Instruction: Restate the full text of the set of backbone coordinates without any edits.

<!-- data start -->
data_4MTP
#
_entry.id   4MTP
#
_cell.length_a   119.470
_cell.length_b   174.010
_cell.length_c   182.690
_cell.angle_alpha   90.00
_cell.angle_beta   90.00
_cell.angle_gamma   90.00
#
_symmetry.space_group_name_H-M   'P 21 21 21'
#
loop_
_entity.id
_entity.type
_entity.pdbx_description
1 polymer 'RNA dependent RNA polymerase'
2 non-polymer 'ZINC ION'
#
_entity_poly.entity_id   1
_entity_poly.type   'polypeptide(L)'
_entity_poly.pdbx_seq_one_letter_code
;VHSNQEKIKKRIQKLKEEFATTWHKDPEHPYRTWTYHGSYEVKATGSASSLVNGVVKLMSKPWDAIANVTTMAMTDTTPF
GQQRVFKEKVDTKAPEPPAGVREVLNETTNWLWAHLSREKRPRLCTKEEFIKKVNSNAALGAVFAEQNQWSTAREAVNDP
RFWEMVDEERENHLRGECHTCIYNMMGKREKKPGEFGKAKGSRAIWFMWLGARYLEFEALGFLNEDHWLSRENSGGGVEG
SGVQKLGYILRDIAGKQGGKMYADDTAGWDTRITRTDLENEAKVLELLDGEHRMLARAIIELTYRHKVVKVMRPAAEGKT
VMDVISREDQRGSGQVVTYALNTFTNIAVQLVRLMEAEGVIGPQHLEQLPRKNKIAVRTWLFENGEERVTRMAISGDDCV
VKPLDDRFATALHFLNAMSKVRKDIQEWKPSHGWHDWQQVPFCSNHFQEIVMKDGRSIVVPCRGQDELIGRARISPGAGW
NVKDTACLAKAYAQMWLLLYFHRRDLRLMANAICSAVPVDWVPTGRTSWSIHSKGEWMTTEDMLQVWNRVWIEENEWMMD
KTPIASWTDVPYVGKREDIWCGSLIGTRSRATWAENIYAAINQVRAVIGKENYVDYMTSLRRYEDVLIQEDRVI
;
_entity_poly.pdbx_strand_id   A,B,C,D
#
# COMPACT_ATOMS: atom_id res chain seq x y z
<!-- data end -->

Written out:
data_4MTP
#
_entry.id   4MTP
#
_cell.length_a   119.470
_cell.length_b   174.010
_cell.length_c   182.690
_cell.angle_alpha   90.00
_cell.angle_beta   90.00
_cell.angle_gamma   90.00
#
_symmetry.space_group_name_H-M   'P 21 21 21'
#
loop_
_entity.id
_entity.type
_entity.pdbx_description
1 polymer 'RNA dependent RNA polymerase'
2 non-polymer 'ZINC ION'
#
_entity_poly.entity_id   1
_entity_poly.type   'polypeptide(L)'
_entity_poly.pdbx_seq_one_letter_code
;VHSNQEKIKKRIQKLKEEFATTWHKDPEHPYRTWTYHGSYEVKATGSASSLVNGVVKLMSKPWDAIANVTTMAMTDTTPF
GQQRVFKEKVDTKAPEPPAGVREVLNETTNWLWAHLSREKRPRLCTKEEFIKKVNSNAALGAVFAEQNQWSTAREAVNDP
RFWEMVDEERENHLRGECHTCIYNMMGKREKKPGEFGKAKGSRAIWFMWLGARYLEFEALGFLNEDHWLSRENSGGGVEG
SGVQKLGYILRDIAGKQGGKMYADDTAGWDTRITRTDLENEAKVLELLDGEHRMLARAIIELTYRHKVVKVMRPAAEGKT
VMDVISREDQRGSGQVVTYALNTFTNIAVQLVRLMEAEGVIGPQHLEQLPRKNKIAVRTWLFENGEERVTRMAISGDDCV
VKPLDDRFATALHFLNAMSKVRKDIQEWKPSHGWHDWQQVPFCSNHFQEIVMKDGRSIVVPCRGQDELIGRARISPGAGW
NVKDTACLAKAYAQMWLLLYFHRRDLRLMANAICSAVPVDWVPTGRTSWSIHSKGEWMTTEDMLQVWNRVWIEENEWMMD
KTPIASWTDVPYVGKREDIWCGSLIGTRSRATWAENIYAAINQVRAVIGKENYVDYMTSLRRYEDVLIQEDRVI
;
_entity_poly.pdbx_strand_id   A,B,C,D
#
# COMPACT_ATOMS: atom_id res chain seq x y z